Monday, November 21, 2011

Gettin' my Geek On

I'm teaching Robinson Crusoe right now. I'm always a bit overwhelmed teaching novels. There's so much there, and it's not divided into acts and speeches and such.

Sometimes, that means I get a little focused on little things. And often enough, those are stupid little things. Like this time:
It was now Harvest, and our Crop in good Order; it was not the most plentiful Encrease I had seen on the Island, but however it was enough to answer our End; for from our 22 Bushels of Barley, we brought in and thrashed out above 220 Bushels; and the like in Proportion of the Rice, which was Store enough for our Food to the next Harves... (208)
I know what you're thinking: "Okay, they harvested enough."

But I was listening to a couple audio books recently, one a history of medieval Europe, the other a history of the crusades (from a European point of view), and both texts talked about some important changes in food production during the middle ages. From my poor memory (which is a big disadvantage with audio books), there are changes from a two field system of crop rotation to a three or four field system of crop rotation, which led to greater production. There's also the introduction of the horse collar, which means greater plowing production, and so more land can be cultivated. And so on.

But by the late middle ages, if memory served, the ratio of seed to harvest had gone from 1:2 (which means you then have to hold half the harvest to reseed next year) subsistence farming to 1:3 or 1:4 not-quite subsitence farming.

But ol' Crusoe isn't doing crop rotation, and he's working in imaginary tropical fields (which in real life aren't suited to barley production at all, though apparently in literature they sometimes are, on which, more later).

But by the 1720s when the book is published (as opposed to 1659, when he supposedly got shipwrecked on the island), Jethro Tull (the agriculture guy, not the band) had done some serious agricultural work to increase production. And other rotation practices (and potatoes!) were being introduced around.

Anyway, I was getting my geek on about this, and look what I found! It's a database of three centuries of crop yields in England!

You have to sign in, which I did, and then play around a bit to find an estate for which there's data for the years and crops you've chosen, but it's just way cool! And if you were a real geek, you'd start looking for somewhere that the database covers AND that has good parish records, and you'd go to town wildly looking at food production and birth/death/wedding information.

In Kent, for example, at a manor called Westerham (owned by Westminster Abbey), in 1312-13, the yield for wheat is 4.46 (that's the ratio, again) and for barley it's 7.56. The next year the barley ratio is above 8. But in 1304-5, the ratio for wheat is 1.32 and for barley 1.25. (That had to be a BAD year.) 1348-9 is even worse (1.27 and 1.19), and then there's apparently a 12 year gap in the records.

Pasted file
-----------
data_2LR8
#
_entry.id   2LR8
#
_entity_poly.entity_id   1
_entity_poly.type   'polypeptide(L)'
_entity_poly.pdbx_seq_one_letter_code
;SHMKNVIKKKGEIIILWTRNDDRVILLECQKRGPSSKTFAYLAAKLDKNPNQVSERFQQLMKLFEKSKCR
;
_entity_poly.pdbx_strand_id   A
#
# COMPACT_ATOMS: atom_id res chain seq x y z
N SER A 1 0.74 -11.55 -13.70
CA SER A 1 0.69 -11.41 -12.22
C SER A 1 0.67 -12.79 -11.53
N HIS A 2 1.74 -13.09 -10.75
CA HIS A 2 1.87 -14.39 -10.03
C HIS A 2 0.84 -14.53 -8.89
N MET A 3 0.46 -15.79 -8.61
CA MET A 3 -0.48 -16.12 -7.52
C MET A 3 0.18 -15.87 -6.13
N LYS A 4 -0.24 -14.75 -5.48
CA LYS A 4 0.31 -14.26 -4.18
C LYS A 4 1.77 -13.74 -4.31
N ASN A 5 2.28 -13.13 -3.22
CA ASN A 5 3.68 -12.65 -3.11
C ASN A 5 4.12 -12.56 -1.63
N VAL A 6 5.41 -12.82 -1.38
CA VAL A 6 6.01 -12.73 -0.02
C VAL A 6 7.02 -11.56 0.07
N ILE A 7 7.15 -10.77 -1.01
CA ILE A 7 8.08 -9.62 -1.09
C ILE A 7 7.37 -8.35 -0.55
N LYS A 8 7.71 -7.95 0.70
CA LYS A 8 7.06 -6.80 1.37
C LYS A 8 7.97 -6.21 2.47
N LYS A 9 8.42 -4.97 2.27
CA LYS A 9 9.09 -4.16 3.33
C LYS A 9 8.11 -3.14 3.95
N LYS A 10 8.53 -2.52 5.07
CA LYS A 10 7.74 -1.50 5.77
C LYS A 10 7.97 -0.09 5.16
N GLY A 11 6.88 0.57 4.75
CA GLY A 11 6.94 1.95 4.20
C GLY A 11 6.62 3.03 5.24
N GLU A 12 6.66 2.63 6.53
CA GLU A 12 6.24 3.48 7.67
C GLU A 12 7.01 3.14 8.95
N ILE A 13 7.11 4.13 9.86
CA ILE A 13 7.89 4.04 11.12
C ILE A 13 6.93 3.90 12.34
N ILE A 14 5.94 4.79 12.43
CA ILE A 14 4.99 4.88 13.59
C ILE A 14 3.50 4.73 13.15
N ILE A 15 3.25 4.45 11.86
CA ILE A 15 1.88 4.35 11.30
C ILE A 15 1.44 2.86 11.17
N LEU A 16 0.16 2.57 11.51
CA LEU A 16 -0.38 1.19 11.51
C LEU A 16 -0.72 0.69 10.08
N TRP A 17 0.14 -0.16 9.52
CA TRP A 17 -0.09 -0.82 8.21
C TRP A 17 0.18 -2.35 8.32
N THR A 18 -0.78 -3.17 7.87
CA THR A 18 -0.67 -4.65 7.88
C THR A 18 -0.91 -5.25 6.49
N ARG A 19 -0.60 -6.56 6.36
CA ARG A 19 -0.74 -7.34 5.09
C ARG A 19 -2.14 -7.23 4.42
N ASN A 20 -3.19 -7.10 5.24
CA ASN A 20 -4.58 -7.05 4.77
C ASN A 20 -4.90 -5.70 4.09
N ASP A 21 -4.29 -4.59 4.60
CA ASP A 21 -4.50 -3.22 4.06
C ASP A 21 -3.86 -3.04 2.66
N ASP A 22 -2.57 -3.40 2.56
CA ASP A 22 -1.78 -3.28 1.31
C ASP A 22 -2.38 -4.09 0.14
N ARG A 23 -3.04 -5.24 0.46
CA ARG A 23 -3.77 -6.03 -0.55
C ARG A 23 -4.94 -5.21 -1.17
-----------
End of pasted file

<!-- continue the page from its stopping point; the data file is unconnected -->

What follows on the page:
I've only explored a bit, but the 8 fold increase seems exceptional, and an increase of 2-4 fold seems typical. (You can explore yourself! It's fun and entertaining!)

What does this tell me about Robinson Crusoe? I think it suggests that someone more 18th century than I should figure out if something similar is available for 18th century crop yields. But I suspect what it tells us is that Defoe doesn't actually know much about farming, and so is at best overestimating yields (especially in a tropical context). At any rate, Crusoe is basically doing BAD medieval agriculture (and not using clover in his rotation, as was being introduced into England in the 18th century, or any crop rotation or fallow field rotation), so he probably shouldn't count on the 10 fold yield. On the other hand, it's a neat little thing in the text that they're willing to wait 6 months so that they can get another crop in before bringing over the Spaniards from where they were captives.

Other than that, well it's more entertaining to look at a database of medieval crop yields than to think about teaching an 18th century novel, but I suppose that says more about me than about the novel.

Anyone have crop yield information for the 16th, 17th, or 18th centuries in England?

Sources (because the geek is strong in me!)

Campbell, Bruce M. S. (2007), Three centuries of English crops yields, 1211‑1491 [WWW document]. URL [November 21, 2011.]

Daileader, Philip. The Teaching Company: The High Middle Ages. 2001. Audiobook.

Defoe, Daniel. Robinson Crusoe. Ed. Thomas Keymer. Oxford: Oxford UP, 2007. Print.

Harl, Kenneth W. The Teaching Company: Era of the Crusades. 2000. Audiobook.


  1. Off the top of my head I'd go to the Agrarian History of England and Wales, vol iv and v. (They split in 1640.) but of course Defoe was a great promoter of agricultural improvement. I don't think the new crop techniques had been widely accepted by the early 18th C, so I would tend to read this as an encouragement to change.

  2. Anonymous10:16 AM

    I don't know much about crop rotation, but I know a lot about New World promotional literature from the 1600s and 1700s. An overwhelming theme in it is "abundance."

    These promoters were eager to tell their readers that in the New World, you will be able to cross the streams by walking on the backs of the thousands of fish! The fruit trees (which are the most beautiful in the world) produce abundantly! The woods are full of valuable animals! The Indians grow vast quantities of food with the greatest of ease!

    So, while it is entirely possible that Defoe didn't know anything about crop yields, it is at least possible that he was playing with the idea that foreign (and especially tropical) lands are places of extraordinary abundance.

  3. Scourge of the undead, geriatric Elvis, economic historian — is there nothing that Bruce Campbell cannot do?